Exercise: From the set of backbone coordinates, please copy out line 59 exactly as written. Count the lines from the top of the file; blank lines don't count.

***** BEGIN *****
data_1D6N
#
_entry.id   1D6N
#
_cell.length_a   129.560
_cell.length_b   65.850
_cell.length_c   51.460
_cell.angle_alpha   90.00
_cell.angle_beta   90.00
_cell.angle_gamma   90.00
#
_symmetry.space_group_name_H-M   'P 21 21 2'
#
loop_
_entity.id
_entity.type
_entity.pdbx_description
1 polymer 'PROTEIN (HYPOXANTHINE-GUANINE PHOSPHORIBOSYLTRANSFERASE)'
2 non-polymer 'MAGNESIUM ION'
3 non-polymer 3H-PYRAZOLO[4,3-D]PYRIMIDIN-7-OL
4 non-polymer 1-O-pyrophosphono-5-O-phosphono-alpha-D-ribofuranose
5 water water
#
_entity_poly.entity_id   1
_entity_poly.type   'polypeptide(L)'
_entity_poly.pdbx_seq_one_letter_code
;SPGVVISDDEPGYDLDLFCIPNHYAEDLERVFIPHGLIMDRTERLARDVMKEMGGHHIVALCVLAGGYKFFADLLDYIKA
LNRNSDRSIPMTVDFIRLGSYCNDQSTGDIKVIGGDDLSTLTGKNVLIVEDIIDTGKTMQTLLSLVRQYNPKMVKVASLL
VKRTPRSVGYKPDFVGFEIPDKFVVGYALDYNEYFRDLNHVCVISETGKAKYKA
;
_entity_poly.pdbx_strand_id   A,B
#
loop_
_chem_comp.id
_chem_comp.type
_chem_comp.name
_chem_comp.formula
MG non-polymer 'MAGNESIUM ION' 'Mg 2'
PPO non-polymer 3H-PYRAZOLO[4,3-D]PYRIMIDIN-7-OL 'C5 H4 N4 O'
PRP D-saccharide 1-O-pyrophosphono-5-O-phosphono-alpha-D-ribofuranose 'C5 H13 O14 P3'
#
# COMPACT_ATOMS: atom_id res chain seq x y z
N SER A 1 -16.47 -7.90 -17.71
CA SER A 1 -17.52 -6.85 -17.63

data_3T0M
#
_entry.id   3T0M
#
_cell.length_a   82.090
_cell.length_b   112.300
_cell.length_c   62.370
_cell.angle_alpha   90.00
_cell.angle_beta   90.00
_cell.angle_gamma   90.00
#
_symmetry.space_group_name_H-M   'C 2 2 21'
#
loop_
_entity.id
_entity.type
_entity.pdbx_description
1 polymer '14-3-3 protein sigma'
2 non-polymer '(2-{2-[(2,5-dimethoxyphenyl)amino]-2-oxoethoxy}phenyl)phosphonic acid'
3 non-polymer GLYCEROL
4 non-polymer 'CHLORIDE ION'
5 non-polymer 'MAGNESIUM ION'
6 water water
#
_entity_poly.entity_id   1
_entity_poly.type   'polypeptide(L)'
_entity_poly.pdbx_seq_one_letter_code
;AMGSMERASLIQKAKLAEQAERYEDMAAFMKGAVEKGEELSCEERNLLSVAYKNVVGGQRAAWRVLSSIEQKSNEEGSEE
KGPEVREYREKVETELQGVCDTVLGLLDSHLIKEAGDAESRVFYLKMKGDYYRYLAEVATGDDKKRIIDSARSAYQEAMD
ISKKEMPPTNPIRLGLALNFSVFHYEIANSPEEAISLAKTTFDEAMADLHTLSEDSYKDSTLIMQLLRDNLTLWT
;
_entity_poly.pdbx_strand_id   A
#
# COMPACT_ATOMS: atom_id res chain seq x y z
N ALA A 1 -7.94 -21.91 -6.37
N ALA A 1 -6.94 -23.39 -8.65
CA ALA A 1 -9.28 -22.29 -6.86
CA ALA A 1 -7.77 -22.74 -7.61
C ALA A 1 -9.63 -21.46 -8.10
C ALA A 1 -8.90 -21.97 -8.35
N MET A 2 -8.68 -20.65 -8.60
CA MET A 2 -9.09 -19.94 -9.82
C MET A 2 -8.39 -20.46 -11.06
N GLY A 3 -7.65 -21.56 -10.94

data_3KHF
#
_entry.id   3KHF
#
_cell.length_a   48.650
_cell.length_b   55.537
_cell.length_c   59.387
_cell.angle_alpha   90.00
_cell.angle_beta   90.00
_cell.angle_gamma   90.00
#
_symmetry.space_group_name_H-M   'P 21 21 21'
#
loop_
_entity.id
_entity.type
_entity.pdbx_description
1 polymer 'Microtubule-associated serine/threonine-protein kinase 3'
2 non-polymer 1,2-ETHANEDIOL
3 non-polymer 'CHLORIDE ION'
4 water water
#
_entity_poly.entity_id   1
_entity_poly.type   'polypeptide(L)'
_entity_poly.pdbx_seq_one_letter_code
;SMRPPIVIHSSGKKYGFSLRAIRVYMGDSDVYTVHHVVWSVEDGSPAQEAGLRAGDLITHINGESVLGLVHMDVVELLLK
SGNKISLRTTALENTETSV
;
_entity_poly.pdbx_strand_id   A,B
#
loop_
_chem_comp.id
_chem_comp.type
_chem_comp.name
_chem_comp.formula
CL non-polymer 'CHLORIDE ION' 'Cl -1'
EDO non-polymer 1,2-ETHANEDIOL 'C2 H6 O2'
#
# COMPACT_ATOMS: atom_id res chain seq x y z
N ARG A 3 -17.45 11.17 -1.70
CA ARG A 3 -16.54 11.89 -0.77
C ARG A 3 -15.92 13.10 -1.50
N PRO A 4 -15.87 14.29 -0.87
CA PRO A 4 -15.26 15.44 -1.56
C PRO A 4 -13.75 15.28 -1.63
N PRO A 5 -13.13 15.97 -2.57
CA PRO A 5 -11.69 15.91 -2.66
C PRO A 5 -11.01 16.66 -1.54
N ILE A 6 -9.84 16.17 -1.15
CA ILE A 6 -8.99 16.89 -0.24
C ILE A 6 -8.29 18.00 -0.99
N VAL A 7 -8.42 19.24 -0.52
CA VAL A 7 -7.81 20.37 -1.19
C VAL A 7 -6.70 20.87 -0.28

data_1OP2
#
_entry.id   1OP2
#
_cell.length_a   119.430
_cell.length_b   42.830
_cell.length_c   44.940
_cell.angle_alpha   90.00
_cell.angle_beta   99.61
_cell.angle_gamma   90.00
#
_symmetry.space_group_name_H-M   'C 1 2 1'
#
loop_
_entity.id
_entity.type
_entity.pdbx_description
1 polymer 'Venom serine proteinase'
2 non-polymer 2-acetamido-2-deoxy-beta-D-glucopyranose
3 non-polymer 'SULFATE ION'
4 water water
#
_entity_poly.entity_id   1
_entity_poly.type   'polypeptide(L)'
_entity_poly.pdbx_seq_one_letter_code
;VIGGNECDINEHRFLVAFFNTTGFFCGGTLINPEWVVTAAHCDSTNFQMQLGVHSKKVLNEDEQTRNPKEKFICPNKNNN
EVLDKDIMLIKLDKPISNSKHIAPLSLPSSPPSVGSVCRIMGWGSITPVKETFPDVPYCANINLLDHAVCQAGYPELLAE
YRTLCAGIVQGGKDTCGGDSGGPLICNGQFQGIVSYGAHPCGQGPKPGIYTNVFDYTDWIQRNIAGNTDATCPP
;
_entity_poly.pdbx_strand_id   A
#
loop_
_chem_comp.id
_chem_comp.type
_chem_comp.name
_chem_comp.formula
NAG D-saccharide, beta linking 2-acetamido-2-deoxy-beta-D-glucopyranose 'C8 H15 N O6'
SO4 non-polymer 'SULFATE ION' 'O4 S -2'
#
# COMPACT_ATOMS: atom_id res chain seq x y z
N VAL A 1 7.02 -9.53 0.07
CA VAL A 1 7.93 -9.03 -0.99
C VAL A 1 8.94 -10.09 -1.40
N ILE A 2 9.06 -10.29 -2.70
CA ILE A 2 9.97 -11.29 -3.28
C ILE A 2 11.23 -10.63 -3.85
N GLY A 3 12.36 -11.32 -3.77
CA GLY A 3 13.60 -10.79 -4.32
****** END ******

_entity.id